Blending Grants, Loans and Angel Investments for Sustainable Agribusiness

Festus Oluwadamisi Okunlola

Agriculture is a highly risky sector across the globe with little to no effort from the commercial banks to lend to business owners in this sector. Factors contributing to the high risk facing agriculture majorly emanates from the climate change, which is a global issue that affects almost everything on earth.

Should we abandon the sector that feeds the whole world because of risk?

In Africa, food worth $35.4 billion gets imported yearly (AfDB, 2016), of the little food produced in the continent, 80% of it comes from the smallholder farmers (IFAD, 2011). To make African agriculture sustainable, there is a need to empower the farmers. The smallholder farmers in Africa cannot make African agriculture sustainable, hence the need to involve African youths in the sector.

If we want youths to get involved in agriculture, agriculture has to move from business as usual (subsistence) to business unusual (agribusiness) with an enabling environment to eradicate hunger. A key component of the enabling environment is financing, I want to believe that almost every other sector bessides agriculture faces little financial hitch for its start up and up scaling.

With various interventions in Africa to engage youth productively in agribusiness, if we must succeed as a continent, agri-finance must be done in such a way that it would absorb or share risks with the agripreneurs (agric entrepreneurs).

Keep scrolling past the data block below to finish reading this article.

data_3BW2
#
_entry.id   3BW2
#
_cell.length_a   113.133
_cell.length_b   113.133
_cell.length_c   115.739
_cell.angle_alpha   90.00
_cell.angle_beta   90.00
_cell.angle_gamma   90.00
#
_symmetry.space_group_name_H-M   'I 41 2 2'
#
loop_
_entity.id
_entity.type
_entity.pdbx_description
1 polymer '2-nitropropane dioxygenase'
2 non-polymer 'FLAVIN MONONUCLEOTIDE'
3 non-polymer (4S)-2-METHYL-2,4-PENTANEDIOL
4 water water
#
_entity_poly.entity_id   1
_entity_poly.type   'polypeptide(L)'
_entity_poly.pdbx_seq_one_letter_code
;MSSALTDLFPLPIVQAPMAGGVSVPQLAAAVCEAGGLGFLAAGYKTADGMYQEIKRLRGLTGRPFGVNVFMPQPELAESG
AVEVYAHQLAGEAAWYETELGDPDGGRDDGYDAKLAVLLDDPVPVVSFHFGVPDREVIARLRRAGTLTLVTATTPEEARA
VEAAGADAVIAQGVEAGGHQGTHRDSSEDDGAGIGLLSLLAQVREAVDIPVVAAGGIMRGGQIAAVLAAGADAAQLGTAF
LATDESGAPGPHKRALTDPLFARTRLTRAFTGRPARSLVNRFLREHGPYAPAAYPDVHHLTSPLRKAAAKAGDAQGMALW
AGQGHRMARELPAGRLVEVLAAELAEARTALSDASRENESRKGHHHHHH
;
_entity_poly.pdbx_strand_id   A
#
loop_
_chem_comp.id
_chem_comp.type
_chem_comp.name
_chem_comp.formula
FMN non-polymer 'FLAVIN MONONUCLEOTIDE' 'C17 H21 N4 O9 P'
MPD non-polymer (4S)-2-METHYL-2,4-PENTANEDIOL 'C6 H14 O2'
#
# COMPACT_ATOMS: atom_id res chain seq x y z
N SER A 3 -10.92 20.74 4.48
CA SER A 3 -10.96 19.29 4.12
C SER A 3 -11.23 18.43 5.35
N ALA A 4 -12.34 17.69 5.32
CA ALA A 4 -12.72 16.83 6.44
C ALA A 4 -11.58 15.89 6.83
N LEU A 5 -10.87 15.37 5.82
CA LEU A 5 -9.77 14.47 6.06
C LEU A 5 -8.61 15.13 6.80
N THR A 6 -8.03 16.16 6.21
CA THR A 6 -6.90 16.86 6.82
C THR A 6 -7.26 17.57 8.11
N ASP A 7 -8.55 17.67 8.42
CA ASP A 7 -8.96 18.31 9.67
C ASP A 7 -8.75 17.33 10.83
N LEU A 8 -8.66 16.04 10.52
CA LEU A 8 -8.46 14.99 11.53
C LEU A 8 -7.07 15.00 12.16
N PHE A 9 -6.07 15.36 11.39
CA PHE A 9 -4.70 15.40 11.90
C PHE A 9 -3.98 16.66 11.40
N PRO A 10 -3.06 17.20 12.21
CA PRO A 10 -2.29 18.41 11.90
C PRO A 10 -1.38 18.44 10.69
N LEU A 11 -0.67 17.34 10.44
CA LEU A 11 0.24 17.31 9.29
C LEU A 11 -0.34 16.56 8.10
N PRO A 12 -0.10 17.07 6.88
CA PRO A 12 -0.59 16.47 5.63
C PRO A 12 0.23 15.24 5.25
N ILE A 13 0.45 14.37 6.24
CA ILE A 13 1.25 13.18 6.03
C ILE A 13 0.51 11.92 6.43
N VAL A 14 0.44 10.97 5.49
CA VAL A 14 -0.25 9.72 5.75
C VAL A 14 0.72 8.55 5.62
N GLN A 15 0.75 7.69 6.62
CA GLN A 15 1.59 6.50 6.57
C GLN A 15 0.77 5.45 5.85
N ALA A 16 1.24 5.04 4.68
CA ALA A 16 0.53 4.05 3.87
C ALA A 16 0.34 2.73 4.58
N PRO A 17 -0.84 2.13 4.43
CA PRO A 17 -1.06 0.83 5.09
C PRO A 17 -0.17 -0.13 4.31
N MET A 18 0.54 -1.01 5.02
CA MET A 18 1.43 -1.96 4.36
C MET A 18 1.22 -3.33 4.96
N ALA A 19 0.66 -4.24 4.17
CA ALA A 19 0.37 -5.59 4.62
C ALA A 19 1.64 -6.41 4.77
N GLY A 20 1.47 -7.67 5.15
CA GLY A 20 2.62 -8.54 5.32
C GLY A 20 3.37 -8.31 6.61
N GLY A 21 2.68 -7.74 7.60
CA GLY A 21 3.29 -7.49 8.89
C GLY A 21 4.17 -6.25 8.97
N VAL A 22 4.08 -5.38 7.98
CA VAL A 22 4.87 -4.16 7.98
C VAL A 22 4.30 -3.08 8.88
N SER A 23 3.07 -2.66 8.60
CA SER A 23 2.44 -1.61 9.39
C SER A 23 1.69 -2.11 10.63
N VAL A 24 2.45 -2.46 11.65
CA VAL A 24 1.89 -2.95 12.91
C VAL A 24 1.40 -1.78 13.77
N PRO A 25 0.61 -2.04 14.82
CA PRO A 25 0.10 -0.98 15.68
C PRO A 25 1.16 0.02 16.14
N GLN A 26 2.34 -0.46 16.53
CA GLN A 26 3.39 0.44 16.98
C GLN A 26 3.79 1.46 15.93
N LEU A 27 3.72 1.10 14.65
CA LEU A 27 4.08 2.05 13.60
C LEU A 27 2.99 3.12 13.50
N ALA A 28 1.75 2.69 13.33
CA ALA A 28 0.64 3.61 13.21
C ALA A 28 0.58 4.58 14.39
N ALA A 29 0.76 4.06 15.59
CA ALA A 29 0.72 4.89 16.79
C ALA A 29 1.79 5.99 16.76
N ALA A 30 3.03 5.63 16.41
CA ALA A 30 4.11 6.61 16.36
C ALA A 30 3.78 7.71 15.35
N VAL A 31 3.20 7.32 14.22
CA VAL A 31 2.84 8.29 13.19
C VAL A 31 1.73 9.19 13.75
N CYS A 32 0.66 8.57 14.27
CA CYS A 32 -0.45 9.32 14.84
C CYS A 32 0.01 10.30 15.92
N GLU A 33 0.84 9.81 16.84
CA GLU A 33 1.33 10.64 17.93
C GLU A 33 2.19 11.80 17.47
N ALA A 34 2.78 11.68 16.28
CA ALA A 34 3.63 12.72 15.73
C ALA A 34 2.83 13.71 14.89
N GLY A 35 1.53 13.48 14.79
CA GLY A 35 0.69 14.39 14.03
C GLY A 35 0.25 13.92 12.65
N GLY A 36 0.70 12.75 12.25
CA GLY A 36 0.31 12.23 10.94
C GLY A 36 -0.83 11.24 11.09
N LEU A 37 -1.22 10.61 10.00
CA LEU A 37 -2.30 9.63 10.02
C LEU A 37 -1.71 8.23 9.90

How then can we go about this?

Agribusiness is associated with risk, no doubt, but for start-ups, two forms of financing could be provided. Grants could be provided with strong mentoring for start-ups from zero to a level of stabilizing. With grants for start-ups, Agripreneurs would learn and get the strategy right – unforeseen circumstances associated with agribusiness could be mitigated, business reality could be felt and agripreneurs adjust accordingly.

Another possible financing for startup is “Angel Investment”. An Angel investor is an individual that has abundant supply of money and provides capital for a business start-up, usually in exchange for ownership equity. Advantages of angel investment over loans for startup are collateral; interest rate and the fear of running from pillar to post to pay back the commercial bank’s loan are totally out of play.

To upscale, loans would be necessary, however, lessons would have been learnt during start-up and Agripreneurs are now equipped with business reality and knowledge on how to manage funds.

For loans to be more accessible, some changes are needed. Loans from commercial banks in most African countries come with a double-digit interest rate, which has not enabled agribusiness to thrive. Better loan structure needs to be designed with single-digit interest rates, which would enable agribusinesses to use their profit for business expansion.

Agribusiness is a good way of sustaining the African economy but we need to blend the right agri-finance to help start-ups and help them in up-scaling.

Photo Credit: www.mischiefcapital.com

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CTA is a joint international institution of the African, Caribbean and Pacific (ACP) Group of States and the European Union (EU). CTA operates under the framework of the Cotonou Agreement and is funded by the EU.